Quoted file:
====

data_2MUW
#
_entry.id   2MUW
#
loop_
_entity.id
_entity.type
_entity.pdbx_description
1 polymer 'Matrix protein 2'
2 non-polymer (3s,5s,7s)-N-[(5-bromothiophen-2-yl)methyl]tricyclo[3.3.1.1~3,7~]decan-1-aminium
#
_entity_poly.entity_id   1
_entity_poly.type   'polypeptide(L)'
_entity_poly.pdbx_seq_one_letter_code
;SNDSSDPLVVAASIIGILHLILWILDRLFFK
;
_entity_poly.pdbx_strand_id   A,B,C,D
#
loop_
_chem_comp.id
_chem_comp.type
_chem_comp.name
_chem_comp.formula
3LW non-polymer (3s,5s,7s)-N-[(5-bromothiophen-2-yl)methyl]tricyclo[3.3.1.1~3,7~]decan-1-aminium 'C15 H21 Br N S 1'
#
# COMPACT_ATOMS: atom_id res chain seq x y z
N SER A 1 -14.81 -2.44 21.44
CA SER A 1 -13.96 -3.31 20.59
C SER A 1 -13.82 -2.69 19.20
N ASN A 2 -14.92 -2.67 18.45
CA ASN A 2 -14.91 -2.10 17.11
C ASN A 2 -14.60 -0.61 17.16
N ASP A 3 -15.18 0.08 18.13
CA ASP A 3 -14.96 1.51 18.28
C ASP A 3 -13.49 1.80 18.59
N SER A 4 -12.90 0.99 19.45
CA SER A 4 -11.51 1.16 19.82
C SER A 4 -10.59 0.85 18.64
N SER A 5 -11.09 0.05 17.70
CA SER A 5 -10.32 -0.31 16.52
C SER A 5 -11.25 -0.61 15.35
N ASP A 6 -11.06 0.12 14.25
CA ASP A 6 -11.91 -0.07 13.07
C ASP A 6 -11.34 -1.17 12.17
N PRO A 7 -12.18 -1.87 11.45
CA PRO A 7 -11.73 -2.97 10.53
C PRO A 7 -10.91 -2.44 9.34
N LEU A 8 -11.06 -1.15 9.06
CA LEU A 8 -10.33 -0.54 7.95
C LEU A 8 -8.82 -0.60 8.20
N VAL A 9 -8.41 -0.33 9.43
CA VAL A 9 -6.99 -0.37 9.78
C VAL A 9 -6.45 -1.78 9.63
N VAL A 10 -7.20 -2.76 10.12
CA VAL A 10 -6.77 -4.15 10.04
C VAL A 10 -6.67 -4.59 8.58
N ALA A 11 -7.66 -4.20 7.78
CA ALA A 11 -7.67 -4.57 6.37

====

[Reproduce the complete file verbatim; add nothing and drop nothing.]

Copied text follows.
data_2MUW
#
_entry.id   2MUW
#
loop_
_entity.id
_entity.type
_entity.pdbx_description
1 polymer 'Matrix protein 2'
2 non-polymer (3s,5s,7s)-N-[(5-bromothiophen-2-yl)methyl]tricyclo[3.3.1.1~3,7~]decan-1-aminium
#
_entity_poly.entity_id   1
_entity_poly.type   'polypeptide(L)'
_entity_poly.pdbx_seq_one_letter_code
;SNDSSDPLVVAASIIGILHLILWILDRLFFK
;
_entity_poly.pdbx_strand_id   A,B,C,D
#
loop_
_chem_comp.id
_chem_comp.type
_chem_comp.name
_chem_comp.formula
3LW non-polymer (3s,5s,7s)-N-[(5-bromothiophen-2-yl)methyl]tricyclo[3.3.1.1~3,7~]decan-1-aminium 'C15 H21 Br N S 1'
#
# COMPACT_ATOMS: atom_id res chain seq x y z
N SER A 1 -14.81 -2.44 21.44
CA SER A 1 -13.96 -3.31 20.59
C SER A 1 -13.82 -2.69 19.20
N ASN A 2 -14.92 -2.67 18.45
CA ASN A 2 -14.91 -2.10 17.11
C ASN A 2 -14.60 -0.61 17.16
N ASP A 3 -15.18 0.08 18.13
CA ASP A 3 -14.96 1.51 18.28
C ASP A 3 -13.49 1.80 18.59
N SER A 4 -12.90 0.99 19.45
CA SER A 4 -11.51 1.16 19.82
C SER A 4 -10.59 0.85 18.64
N SER A 5 -11.09 0.05 17.70
CA SER A 5 -10.32 -0.31 16.52
C SER A 5 -11.25 -0.61 15.35
N ASP A 6 -11.06 0.12 14.25
CA ASP A 6 -11.91 -0.07 13.07
C ASP A 6 -11.34 -1.17 12.17
N PRO A 7 -12.18 -1.87 11.45
CA PRO A 7 -11.73 -2.97 10.53
C PRO A 7 -10.91 -2.44 9.34
N LEU A 8 -11.06 -1.15 9.06
CA LEU A 8 -10.33 -0.54 7.95
C LEU A 8 -8.82 -0.60 8.20
N VAL A 9 -8.41 -0.33 9.43
CA VAL A 9 -6.99 -0.37 9.78
C VAL A 9 -6.45 -1.78 9.63
N VAL A 10 -7.20 -2.76 10.12
CA VAL A 10 -6.77 -4.15 10.04
C VAL A 10 -6.67 -4.59 8.58
N ALA A 11 -7.66 -4.20 7.78
CA ALA A 11 -7.67 -4.57 6.37